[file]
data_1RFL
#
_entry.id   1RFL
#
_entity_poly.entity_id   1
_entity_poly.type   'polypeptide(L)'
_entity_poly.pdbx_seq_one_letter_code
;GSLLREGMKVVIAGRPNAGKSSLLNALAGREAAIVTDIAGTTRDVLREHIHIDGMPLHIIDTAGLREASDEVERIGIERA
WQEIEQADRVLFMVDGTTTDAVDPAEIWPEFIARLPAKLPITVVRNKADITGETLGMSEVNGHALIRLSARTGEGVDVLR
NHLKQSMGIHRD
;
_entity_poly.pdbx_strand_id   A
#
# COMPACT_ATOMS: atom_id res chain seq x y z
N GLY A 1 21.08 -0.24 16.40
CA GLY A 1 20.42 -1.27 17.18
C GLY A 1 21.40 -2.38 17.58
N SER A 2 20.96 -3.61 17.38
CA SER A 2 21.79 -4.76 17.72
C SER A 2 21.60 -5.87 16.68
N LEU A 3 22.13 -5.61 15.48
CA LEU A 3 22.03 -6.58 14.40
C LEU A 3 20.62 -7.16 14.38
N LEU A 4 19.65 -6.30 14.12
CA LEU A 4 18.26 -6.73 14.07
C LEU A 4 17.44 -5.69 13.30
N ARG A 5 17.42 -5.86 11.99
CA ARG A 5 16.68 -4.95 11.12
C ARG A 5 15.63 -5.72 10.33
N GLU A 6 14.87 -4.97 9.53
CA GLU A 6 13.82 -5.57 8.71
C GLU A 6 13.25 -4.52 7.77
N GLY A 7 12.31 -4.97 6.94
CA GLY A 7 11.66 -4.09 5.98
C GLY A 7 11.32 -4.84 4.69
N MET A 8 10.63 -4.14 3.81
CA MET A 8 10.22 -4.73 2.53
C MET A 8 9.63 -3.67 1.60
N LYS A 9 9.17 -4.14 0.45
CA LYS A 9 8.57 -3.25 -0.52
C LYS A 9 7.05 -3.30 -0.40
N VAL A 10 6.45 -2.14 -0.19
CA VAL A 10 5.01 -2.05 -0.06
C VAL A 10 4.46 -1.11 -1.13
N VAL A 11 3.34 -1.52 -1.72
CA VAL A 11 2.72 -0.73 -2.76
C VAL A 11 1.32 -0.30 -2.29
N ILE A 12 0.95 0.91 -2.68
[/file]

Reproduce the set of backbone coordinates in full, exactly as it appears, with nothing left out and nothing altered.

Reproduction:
data_1RFL
#
_entry.id   1RFL
#
_entity_poly.entity_id   1
_entity_poly.type   'polypeptide(L)'
_entity_poly.pdbx_seq_one_letter_code
;GSLLREGMKVVIAGRPNAGKSSLLNALAGREAAIVTDIAGTTRDVLREHIHIDGMPLHIIDTAGLREASDEVERIGIERA
WQEIEQADRVLFMVDGTTTDAVDPAEIWPEFIARLPAKLPITVVRNKADITGETLGMSEVNGHALIRLSARTGEGVDVLR
NHLKQSMGIHRD
;
_entity_poly.pdbx_strand_id   A
#
# COMPACT_ATOMS: atom_id res chain seq x y z
N GLY A 1 21.08 -0.24 16.40
CA GLY A 1 20.42 -1.27 17.18
C GLY A 1 21.40 -2.38 17.58
N SER A 2 20.96 -3.61 17.38
CA SER A 2 21.79 -4.76 17.72
C SER A 2 21.60 -5.87 16.68
N LEU A 3 22.13 -5.61 15.48
CA LEU A 3 22.03 -6.58 14.40
C LEU A 3 20.62 -7.16 14.38
N LEU A 4 19.65 -6.30 14.12
CA LEU A 4 18.26 -6.73 14.07
C LEU A 4 17.44 -5.69 13.30
N ARG A 5 17.42 -5.86 11.99
CA ARG A 5 16.68 -4.95 11.12
C ARG A 5 15.63 -5.72 10.33
N GLU A 6 14.87 -4.97 9.53
CA GLU A 6 13.82 -5.57 8.71
C GLU A 6 13.25 -4.52 7.77
N GLY A 7 12.31 -4.97 6.94
CA GLY A 7 11.66 -4.09 5.98
C GLY A 7 11.32 -4.84 4.69
N MET A 8 10.63 -4.14 3.81
CA MET A 8 10.22 -4.73 2.53
C MET A 8 9.63 -3.67 1.60
N LYS A 9 9.17 -4.14 0.45
CA LYS A 9 8.57 -3.25 -0.52
C LYS A 9 7.05 -3.30 -0.40
N VAL A 10 6.45 -2.14 -0.19
CA VAL A 10 5.01 -2.05 -0.06
C VAL A 10 4.46 -1.11 -1.13
N VAL A 11 3.34 -1.52 -1.72
CA VAL A 11 2.72 -0.73 -2.76
C VAL A 11 1.32 -0.30 -2.29
N ILE A 12 0.95 0.91 -2.68